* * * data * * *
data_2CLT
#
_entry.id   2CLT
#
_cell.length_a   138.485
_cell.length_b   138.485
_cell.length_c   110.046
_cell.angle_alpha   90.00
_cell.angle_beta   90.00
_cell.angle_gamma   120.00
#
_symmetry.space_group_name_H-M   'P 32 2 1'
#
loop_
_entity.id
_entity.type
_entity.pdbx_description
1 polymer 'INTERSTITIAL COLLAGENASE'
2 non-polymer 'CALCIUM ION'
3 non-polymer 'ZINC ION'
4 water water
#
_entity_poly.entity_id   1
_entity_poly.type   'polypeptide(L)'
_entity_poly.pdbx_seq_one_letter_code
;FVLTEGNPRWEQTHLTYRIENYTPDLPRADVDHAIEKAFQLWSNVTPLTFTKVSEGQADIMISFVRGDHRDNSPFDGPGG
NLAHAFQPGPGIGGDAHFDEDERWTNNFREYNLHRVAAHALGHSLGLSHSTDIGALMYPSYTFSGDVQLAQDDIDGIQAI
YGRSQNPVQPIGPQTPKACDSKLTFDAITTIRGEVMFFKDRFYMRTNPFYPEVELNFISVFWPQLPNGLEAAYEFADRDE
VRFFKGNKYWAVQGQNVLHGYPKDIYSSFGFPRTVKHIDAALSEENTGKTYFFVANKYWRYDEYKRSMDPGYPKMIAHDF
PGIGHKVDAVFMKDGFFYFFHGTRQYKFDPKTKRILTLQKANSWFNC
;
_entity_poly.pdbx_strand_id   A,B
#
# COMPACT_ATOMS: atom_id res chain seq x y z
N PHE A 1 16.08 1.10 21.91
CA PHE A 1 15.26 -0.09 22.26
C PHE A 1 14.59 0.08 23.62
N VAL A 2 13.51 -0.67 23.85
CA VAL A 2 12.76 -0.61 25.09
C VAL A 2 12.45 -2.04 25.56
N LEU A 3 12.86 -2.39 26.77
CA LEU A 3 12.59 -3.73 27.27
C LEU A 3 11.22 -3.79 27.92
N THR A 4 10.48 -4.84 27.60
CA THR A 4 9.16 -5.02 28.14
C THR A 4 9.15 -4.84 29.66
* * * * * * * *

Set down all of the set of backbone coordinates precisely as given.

data_2CLT
#
_entry.id   2CLT
#
_cell.length_a   138.485
_cell.length_b   138.485
_cell.length_c   110.046
_cell.angle_alpha   90.00
_cell.angle_beta   90.00
_cell.angle_gamma   120.00
#
_symmetry.space_group_name_H-M   'P 32 2 1'
#
loop_
_entity.id
_entity.type
_entity.pdbx_description
1 polymer 'INTERSTITIAL COLLAGENASE'
2 non-polymer 'CALCIUM ION'
3 non-polymer 'ZINC ION'
4 water water
#
_entity_poly.entity_id   1
_entity_poly.type   'polypeptide(L)'
_entity_poly.pdbx_seq_one_letter_code
;FVLTEGNPRWEQTHLTYRIENYTPDLPRADVDHAIEKAFQLWSNVTPLTFTKVSEGQADIMISFVRGDHRDNSPFDGPGG
NLAHAFQPGPGIGGDAHFDEDERWTNNFREYNLHRVAAHALGHSLGLSHSTDIGALMYPSYTFSGDVQLAQDDIDGIQAI
YGRSQNPVQPIGPQTPKACDSKLTFDAITTIRGEVMFFKDRFYMRTNPFYPEVELNFISVFWPQLPNGLEAAYEFADRDE
VRFFKGNKYWAVQGQNVLHGYPKDIYSSFGFPRTVKHIDAALSEENTGKTYFFVANKYWRYDEYKRSMDPGYPKMIAHDF
PGIGHKVDAVFMKDGFFYFFHGTRQYKFDPKTKRILTLQKANSWFNC
;
_entity_poly.pdbx_strand_id   A,B
#
# COMPACT_ATOMS: atom_id res chain seq x y z
N PHE A 1 16.08 1.10 21.91
CA PHE A 1 15.26 -0.09 22.26
C PHE A 1 14.59 0.08 23.62
N VAL A 2 13.51 -0.67 23.85
CA VAL A 2 12.76 -0.61 25.09
C VAL A 2 12.45 -2.04 25.56
N LEU A 3 12.86 -2.39 26.77
CA LEU A 3 12.59 -3.73 27.27
C LEU A 3 11.22 -3.79 27.92
N THR A 4 10.48 -4.84 27.60
CA THR A 4 9.16 -5.02 28.14
C THR A 4 9.15 -4.84 29.66